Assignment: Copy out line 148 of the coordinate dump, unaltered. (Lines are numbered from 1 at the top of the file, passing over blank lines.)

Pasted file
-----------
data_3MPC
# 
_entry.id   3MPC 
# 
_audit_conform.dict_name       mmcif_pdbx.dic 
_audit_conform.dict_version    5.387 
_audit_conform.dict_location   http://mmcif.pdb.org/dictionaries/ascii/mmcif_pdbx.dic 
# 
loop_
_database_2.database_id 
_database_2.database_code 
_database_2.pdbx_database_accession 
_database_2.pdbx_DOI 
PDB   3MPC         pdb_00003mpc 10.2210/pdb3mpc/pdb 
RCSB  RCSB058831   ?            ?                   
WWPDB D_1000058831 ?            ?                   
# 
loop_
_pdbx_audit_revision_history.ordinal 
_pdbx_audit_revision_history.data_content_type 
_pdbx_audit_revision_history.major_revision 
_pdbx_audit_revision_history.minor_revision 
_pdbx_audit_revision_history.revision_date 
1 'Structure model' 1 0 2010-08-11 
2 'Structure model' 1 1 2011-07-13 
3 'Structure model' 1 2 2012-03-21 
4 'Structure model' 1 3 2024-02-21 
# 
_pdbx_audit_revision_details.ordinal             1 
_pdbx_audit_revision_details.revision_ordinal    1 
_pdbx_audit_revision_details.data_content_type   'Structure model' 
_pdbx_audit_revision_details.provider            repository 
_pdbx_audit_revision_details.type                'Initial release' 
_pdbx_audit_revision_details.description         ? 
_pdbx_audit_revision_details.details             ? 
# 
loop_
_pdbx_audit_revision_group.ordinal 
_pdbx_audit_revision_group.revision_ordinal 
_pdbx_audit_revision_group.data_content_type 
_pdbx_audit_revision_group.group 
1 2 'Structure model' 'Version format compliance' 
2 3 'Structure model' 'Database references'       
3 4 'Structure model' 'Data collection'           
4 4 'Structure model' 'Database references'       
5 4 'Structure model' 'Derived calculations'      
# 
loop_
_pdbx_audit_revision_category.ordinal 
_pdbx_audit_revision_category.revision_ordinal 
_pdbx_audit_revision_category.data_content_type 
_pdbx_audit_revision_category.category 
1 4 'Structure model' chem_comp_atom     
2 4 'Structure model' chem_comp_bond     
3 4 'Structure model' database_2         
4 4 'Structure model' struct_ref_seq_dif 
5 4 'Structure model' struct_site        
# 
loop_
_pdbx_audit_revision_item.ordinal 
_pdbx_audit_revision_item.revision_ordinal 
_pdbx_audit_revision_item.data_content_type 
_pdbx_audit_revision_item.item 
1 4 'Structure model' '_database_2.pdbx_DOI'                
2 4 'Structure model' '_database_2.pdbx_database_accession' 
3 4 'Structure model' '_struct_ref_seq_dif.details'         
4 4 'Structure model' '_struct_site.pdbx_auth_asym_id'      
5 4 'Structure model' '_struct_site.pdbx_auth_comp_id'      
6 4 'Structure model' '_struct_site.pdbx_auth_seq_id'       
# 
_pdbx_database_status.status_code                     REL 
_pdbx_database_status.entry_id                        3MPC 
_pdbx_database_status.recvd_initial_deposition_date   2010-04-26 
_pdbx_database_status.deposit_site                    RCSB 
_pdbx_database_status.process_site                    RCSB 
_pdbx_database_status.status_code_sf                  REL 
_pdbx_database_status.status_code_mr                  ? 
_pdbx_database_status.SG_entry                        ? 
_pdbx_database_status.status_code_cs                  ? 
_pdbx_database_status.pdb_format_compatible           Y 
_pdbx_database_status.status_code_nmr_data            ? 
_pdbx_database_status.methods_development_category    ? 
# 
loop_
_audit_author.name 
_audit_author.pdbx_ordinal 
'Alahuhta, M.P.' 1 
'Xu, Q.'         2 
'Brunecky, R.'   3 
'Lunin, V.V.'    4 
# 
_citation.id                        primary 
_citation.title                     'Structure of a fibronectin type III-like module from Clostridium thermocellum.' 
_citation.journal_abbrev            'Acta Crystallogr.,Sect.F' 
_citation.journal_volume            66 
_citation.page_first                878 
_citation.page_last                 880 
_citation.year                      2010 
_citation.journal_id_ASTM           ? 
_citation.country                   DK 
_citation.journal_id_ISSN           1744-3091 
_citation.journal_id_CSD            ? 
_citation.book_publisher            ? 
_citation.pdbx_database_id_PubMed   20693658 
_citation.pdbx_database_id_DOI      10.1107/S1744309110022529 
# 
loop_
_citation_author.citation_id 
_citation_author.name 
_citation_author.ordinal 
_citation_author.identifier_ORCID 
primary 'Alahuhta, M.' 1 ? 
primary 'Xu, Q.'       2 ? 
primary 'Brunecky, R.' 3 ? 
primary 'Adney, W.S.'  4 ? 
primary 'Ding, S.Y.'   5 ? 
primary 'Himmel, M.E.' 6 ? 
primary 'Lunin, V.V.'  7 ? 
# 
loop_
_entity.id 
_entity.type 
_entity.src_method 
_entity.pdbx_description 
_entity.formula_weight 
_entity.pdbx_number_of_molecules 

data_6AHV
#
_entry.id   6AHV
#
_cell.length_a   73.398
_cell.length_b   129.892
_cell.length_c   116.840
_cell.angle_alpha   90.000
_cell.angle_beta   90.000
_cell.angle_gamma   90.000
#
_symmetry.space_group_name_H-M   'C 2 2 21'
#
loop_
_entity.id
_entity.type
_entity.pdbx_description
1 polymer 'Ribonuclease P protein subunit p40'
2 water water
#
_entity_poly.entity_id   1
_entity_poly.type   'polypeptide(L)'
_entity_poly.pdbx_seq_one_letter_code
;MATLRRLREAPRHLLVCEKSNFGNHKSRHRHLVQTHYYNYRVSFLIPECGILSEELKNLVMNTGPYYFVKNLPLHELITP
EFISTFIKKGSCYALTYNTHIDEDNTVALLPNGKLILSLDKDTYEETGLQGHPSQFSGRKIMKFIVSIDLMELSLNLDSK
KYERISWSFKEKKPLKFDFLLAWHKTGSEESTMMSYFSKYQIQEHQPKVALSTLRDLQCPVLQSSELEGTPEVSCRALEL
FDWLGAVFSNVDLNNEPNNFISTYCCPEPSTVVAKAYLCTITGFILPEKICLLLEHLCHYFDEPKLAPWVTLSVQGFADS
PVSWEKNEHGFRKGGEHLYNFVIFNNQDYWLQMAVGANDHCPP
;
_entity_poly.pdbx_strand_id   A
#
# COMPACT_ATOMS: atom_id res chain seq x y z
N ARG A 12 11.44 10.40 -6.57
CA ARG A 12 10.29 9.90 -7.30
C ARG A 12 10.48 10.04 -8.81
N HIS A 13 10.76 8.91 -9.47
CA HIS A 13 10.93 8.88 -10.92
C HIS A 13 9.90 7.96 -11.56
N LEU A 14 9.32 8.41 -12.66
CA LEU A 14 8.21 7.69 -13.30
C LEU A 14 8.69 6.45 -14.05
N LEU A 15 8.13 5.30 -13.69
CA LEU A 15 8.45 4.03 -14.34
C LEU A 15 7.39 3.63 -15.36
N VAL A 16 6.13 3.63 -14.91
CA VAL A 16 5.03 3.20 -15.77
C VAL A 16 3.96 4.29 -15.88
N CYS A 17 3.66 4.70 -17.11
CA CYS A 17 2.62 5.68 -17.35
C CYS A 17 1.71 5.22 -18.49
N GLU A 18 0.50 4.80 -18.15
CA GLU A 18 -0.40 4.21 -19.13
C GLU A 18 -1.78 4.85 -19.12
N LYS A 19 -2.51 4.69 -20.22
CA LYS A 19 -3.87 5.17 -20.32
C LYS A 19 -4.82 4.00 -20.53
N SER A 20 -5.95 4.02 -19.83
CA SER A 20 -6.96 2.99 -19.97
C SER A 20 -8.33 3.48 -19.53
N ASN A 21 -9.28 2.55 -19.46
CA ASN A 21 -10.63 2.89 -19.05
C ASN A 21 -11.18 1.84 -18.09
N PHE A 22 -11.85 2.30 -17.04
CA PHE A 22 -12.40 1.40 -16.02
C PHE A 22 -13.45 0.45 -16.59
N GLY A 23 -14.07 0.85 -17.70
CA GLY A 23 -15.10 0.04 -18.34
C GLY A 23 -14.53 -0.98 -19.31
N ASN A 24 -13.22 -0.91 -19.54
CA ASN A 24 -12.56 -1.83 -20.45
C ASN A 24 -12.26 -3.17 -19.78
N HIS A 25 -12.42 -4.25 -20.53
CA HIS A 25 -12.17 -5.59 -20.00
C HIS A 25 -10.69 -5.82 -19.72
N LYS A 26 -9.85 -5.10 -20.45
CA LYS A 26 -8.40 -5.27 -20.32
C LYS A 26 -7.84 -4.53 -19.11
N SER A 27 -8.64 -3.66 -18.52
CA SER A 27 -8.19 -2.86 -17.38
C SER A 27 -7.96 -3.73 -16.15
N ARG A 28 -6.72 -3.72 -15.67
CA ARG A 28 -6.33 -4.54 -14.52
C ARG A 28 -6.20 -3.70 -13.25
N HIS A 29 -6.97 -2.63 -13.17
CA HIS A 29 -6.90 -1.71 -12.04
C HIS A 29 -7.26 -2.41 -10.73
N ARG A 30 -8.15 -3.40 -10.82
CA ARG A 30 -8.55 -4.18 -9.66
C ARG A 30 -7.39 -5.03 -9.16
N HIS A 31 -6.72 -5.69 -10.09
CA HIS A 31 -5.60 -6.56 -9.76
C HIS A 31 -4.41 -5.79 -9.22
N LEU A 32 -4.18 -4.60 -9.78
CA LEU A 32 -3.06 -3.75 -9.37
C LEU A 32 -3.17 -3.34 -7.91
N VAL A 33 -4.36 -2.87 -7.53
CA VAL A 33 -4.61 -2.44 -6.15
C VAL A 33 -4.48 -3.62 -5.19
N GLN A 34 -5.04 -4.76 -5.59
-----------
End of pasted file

_entity_poly.type   'polypeptide(L)'